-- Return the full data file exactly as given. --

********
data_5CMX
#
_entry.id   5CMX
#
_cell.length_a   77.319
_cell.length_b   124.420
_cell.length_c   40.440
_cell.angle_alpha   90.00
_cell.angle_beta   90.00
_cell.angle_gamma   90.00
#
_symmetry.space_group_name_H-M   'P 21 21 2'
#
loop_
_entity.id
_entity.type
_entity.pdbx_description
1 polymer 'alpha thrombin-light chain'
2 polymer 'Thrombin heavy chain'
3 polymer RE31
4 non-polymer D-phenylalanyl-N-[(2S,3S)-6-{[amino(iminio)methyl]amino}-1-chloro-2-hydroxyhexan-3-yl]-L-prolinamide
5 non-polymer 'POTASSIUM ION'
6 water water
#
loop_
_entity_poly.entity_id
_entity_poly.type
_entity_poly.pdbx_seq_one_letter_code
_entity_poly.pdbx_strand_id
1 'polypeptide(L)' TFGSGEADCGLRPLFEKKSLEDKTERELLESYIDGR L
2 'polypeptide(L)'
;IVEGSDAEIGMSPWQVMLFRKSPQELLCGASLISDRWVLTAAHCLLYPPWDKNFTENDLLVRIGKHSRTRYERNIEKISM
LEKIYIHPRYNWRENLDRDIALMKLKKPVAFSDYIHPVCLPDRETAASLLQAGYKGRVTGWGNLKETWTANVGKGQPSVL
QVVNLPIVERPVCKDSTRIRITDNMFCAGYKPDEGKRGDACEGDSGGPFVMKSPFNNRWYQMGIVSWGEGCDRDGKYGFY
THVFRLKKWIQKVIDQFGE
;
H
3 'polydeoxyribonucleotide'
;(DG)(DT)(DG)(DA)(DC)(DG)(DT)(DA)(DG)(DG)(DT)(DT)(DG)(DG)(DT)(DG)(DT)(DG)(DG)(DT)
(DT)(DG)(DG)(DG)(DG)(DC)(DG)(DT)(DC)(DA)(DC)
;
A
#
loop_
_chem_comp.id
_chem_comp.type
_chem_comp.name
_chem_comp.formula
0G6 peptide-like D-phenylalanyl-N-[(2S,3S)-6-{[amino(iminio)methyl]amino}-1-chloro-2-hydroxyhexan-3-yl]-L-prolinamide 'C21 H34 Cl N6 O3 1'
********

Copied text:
data_5CMX
#
_entry.id   5CMX
#
_cell.length_a   77.319
_cell.length_b   124.420
_cell.length_c   40.440
_cell.angle_alpha   90.00
_cell.angle_beta   90.00
_cell.angle_gamma   90.00
#
_symmetry.space_group_name_H-M   'P 21 21 2'
#
loop_
_entity.id
_entity.type
_entity.pdbx_description
1 polymer 'alpha thrombin-light chain'
2 polymer 'Thrombin heavy chain'
3 polymer RE31
4 non-polymer D-phenylalanyl-N-[(2S,3S)-6-{[amino(iminio)methyl]amino}-1-chloro-2-hydroxyhexan-3-yl]-L-prolinamide
5 non-polymer 'POTASSIUM ION'
6 water water
#
loop_
_entity_poly.entity_id
_entity_poly.type
_entity_poly.pdbx_seq_one_letter_code
_entity_poly.pdbx_strand_id
1 'polypeptide(L)' TFGSGEADCGLRPLFEKKSLEDKTERELLESYIDGR L
2 'polypeptide(L)'
;IVEGSDAEIGMSPWQVMLFRKSPQELLCGASLISDRWVLTAAHCLLYPPWDKNFTENDLLVRIGKHSRTRYERNIEKISM
LEKIYIHPRYNWRENLDRDIALMKLKKPVAFSDYIHPVCLPDRETAASLLQAGYKGRVTGWGNLKETWTANVGKGQPSVL
QVVNLPIVERPVCKDSTRIRITDNMFCAGYKPDEGKRGDACEGDSGGPFVMKSPFNNRWYQMGIVSWGEGCDRDGKYGFY
THVFRLKKWIQKVIDQFGE
;
H
3 'polydeoxyribonucleotide'
;(DG)(DT)(DG)(DA)(DC)(DG)(DT)(DA)(DG)(DG)(DT)(DT)(DG)(DG)(DT)(DG)(DT)(DG)(DG)(DT)
(DT)(DG)(DG)(DG)(DG)(DC)(DG)(DT)(DC)(DA)(DC)
;
A
#
loop_
_chem_comp.id
_chem_comp.type
_chem_comp.name
_chem_comp.formula
0G6 peptide-like D-phenylalanyl-N-[(2S,3S)-6-{[amino(iminio)methyl]amino}-1-chloro-2-hydroxyhexan-3-yl]-L-prolinamide 'C21 H34 Cl N6 O3 1'